Being able to charge your car at home is almost essential to owning an electric car, so it’s important to understand what’s involved with charging at home before you decide to purchase an electric vehicle to ensure the transition is as seamless as possible.
There are two options when it comes to charging your electric vehicle at home, the first option is by using a regular wall plug socket and a 3 pin plug, and the second option is by using a wall box charger.
Charging using a 3 pin plug
Charging using a 3 pin plug is the slowest and most primitive way of charging your electric car. A 3 pin plug restricts the rate at which your car can charge to a maximum of 2.3kW. In most modern electric vehicles that means a full charge will take in excess of 20 hours.
For example, a Nissan Leaf with a 40 kWh battery would take 21.62 hours to charge from 0 to 100% when charged via a 3 pin plug socket.
There is also a minor but notable risk with relying on a 3 pin plug socket, which is that the socket is limited to 3kW and the cable will run close to this capacity at 2.3 kW. If you’re using a 3 pin plug socket close to its power rating for a number of consecutive hours at a time then you are putting a significant strain on the circuit, which is less than ideal in the long term.
Charging using an electric wallbox
The vast majority of electric car owners will charge their car via a domestic electric wall box. These can typically deliver around 7kW of power, which is roughly 3 times the power you can get from a 3 pin plug socket.
A Nissan Leaf with a 40 kWh battery would now only take 5.71 hours to charge from 0-100% when charged via a 7 kW wall box.
The installation process is very simple and involves mounting a charge point to an exterior wall or garage near where you park your vehicle. You can then park your car up overnight and come out to a fully charged battery in the morning.
It is also worth noting that electricity also becomes cheaper during off-peak hours, which means overnight charging is cost-efficient.
Can you charge an electric car with solar panels?
Yes. If you have solar panels fitted at home then they can be used to charge your electric car, which, in turn, can bring the cost of your electric range down to 0 pence.
Solar panels work by generating and storing energy during daylight hours, which means that when you return home from work in the evening your electric wall box can be ready to recharge the battery of your vehicle overnight.
It is important to bear in mind that the number of solar panels you will need will depend on how often you hope to recharge your car, the number of daylight hours you get throughout the years. Keep track of how many kWh of your battery you use each day and you will be able to see how much solar energy you need to generate to replenish your battery.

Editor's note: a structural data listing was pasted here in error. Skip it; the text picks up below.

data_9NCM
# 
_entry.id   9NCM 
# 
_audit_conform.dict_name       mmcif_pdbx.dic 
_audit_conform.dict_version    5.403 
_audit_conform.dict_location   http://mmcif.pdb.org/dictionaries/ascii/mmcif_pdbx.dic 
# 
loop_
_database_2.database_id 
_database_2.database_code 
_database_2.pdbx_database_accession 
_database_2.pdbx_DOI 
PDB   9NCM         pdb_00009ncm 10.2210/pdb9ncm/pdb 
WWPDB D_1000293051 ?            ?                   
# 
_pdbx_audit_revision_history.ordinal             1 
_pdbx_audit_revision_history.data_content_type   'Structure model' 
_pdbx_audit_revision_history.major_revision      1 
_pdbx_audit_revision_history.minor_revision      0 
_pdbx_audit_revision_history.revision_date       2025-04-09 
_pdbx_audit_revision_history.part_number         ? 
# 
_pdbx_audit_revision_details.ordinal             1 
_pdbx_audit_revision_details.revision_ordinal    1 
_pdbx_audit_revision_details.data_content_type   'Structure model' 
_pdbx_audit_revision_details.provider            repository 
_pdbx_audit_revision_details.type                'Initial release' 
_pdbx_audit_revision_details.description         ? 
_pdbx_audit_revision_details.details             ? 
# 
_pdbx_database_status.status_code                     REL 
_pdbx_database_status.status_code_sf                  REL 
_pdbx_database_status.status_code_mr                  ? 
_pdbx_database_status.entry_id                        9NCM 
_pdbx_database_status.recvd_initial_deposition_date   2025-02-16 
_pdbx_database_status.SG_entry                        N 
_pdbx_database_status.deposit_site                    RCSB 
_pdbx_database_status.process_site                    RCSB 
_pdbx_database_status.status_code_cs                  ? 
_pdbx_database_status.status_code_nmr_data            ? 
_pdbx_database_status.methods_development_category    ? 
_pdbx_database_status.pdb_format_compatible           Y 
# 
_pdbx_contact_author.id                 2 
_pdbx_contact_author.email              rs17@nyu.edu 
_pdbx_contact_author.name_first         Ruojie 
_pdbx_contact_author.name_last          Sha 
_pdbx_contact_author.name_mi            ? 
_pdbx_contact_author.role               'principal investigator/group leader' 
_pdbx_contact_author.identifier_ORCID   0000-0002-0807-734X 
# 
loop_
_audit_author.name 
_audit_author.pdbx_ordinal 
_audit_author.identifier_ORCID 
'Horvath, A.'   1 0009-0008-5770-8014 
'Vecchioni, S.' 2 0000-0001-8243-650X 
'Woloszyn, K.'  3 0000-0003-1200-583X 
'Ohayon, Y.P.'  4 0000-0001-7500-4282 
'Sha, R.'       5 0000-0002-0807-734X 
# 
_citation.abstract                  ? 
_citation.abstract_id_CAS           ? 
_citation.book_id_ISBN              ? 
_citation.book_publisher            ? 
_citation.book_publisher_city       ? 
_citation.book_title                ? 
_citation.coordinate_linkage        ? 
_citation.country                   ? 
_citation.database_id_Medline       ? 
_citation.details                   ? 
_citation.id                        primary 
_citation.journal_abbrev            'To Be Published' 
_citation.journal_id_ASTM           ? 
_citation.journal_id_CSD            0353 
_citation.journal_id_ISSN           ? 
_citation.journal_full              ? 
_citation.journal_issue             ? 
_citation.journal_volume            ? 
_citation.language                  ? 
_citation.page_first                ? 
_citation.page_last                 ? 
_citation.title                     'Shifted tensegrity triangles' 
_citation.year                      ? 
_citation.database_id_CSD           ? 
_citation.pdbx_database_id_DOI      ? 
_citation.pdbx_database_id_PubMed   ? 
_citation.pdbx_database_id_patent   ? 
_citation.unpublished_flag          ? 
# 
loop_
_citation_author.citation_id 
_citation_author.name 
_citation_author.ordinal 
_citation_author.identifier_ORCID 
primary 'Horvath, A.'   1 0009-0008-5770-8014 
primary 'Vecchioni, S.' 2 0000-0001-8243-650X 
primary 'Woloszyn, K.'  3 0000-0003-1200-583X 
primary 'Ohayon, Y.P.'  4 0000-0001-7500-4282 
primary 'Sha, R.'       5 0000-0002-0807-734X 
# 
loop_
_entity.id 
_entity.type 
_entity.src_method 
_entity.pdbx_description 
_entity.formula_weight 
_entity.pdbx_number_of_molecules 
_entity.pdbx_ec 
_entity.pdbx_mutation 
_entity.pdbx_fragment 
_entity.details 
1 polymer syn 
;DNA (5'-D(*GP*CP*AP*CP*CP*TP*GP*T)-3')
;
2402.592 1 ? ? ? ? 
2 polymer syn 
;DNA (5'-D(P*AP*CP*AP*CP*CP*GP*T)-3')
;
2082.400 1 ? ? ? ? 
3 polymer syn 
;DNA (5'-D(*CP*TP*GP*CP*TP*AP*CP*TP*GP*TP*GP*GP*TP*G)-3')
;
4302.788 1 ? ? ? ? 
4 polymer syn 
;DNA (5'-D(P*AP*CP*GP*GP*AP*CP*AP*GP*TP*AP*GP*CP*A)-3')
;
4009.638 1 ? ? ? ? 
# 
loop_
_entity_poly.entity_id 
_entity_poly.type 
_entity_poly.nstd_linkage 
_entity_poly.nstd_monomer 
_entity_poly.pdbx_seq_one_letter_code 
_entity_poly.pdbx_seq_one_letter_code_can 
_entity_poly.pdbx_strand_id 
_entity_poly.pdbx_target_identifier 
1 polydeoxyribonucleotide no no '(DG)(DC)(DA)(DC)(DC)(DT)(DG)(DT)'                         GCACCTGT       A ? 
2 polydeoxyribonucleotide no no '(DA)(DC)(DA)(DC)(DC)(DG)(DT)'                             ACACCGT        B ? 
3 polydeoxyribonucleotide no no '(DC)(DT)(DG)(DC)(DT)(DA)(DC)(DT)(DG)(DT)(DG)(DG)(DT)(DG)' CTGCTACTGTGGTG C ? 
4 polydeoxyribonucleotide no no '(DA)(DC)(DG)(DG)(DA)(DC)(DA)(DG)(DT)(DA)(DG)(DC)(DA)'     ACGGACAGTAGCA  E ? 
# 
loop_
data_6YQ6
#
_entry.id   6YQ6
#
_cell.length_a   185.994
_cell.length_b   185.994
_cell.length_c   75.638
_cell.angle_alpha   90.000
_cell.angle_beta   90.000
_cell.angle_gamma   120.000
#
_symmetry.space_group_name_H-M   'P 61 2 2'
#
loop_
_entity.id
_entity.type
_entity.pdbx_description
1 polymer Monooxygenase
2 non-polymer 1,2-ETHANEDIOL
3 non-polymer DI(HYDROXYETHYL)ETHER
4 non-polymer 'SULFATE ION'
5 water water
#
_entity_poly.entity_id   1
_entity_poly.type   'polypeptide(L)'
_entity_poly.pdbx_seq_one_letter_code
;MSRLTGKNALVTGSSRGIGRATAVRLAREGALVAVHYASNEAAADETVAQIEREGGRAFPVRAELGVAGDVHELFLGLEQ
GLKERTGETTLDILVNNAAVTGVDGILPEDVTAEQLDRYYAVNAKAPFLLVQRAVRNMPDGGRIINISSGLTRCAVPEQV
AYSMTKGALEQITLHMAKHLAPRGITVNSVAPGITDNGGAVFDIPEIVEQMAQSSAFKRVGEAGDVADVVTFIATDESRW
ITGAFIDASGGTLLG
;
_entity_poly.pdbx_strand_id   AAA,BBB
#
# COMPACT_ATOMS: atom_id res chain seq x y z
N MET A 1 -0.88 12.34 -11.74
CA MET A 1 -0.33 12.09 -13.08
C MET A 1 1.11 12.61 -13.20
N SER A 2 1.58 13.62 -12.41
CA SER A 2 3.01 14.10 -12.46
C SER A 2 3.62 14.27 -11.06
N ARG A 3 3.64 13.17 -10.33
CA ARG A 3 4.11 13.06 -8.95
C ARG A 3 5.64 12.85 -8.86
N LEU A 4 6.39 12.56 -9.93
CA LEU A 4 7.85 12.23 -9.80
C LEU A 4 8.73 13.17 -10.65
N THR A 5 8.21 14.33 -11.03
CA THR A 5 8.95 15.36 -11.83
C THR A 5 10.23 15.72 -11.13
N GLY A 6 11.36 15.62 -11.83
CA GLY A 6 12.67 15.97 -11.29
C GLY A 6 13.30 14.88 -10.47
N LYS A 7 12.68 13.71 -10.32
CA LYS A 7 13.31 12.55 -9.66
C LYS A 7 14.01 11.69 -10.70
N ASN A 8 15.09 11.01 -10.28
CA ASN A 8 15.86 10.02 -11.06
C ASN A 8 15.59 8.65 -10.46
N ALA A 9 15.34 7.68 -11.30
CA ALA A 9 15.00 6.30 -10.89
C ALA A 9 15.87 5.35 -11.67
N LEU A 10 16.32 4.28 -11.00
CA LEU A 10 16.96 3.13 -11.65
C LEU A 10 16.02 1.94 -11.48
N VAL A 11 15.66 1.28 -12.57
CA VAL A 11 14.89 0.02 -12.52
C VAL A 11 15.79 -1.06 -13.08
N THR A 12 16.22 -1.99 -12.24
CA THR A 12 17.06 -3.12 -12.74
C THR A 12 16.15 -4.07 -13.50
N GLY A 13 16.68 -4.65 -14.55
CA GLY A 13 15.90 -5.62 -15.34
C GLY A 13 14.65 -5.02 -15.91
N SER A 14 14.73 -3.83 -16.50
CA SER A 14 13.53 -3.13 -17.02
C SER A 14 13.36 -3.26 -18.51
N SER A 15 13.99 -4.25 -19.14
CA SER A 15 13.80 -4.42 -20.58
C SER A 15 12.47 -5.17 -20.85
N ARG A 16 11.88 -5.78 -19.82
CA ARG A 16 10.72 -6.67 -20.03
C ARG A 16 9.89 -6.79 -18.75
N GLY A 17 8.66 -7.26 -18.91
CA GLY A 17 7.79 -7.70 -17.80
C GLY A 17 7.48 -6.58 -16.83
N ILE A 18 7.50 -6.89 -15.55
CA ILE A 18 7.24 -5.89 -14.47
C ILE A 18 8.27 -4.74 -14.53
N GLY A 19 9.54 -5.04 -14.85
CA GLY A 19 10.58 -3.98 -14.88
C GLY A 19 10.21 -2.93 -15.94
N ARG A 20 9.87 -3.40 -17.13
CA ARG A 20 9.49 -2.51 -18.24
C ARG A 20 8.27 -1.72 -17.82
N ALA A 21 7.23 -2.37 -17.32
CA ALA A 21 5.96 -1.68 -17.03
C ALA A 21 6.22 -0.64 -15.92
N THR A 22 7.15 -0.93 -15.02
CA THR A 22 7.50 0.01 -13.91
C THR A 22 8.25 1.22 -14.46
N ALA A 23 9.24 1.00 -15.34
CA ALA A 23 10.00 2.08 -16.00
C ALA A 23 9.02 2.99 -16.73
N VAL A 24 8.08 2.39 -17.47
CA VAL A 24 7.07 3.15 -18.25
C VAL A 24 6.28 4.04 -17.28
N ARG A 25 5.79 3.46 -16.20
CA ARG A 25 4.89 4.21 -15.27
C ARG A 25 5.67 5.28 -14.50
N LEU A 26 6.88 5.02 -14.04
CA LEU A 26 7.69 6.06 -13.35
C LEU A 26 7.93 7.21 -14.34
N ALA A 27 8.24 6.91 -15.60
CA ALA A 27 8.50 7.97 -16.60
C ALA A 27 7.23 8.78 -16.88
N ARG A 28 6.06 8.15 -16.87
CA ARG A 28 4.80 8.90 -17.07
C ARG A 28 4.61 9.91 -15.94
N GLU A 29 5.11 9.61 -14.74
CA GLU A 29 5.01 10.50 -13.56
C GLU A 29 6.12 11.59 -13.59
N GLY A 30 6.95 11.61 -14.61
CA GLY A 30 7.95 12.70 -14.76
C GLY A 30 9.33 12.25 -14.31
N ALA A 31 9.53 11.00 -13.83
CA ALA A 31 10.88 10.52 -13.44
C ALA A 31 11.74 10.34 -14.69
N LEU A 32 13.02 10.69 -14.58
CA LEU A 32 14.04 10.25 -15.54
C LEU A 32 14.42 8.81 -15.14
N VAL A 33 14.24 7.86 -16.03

You will also need to factor in a battery storage solution. Most electric cars are charged overnight when there is no sunlight, so solar energy cannot be used to charge the vehicle directly. You will need a storage solution to store your solar energy generated throughout the day to charge your vehicle at night time.
How to charge an electric car at home without a garage
Don’t worry. Not everyone is privileged enough to own a garage and that is absolutely fine. Thankfully a domestic wall box charging point is weatherproof and versatile. If you have a driveway next to your house, you can still fit a wall box to an exterior wall of the building and have it hardwired into your domestic electricity supply.
How to charge an electric car without a garage or driveway
If you don’t have access to a garage or driveway, then charging an electric car is slightly more tricky. It is possible that you will have to take a weekly detour to a hub of rapid chargers to refill your battery to full, while also being strict to charge with the free public charging stations at supermarkets and public car parks in the meantime.
The majority of people in the UK drive less than 30 miles to work each day, which means that having a full battery on a modern electric vehicle capable of over 200 miles is not always necessary. Explore the public charging infrastructure in your area to see how viable it is to get power from charging stations near you frequently.
Lamppost and road furniture charging is becoming more and more popular however this infrastructure is still a work in progress and the availability will vary from council to council.
Another potential solution is workplace charging. Many electric vehicle owners use their cars for their commute to and from work, where the car will often sit outside the workplace for over 8 hours a day.
The government introduced The Workplace Charging Scheme to allow grants of up to £14,000 for businesses to reduce the cost of installing electric vehicle charging points. The WCS grants are capped at a maximum of £350 per charging point and there is a limit of up to 40 sockets per qualifying business.
If your employer hasn’t already considered installing electric vehicle charging points then it may be worth informing them about The Workplace Charging Scheme as this would be an excellent solution for people who want to buy an electric car but are not able to charge their vehicle on the driveway or in a garage.
These charging points will typically charge at 7 kW which will be good enough for a 40 kWh battery to be fully recharged within a typically 8-hour shift.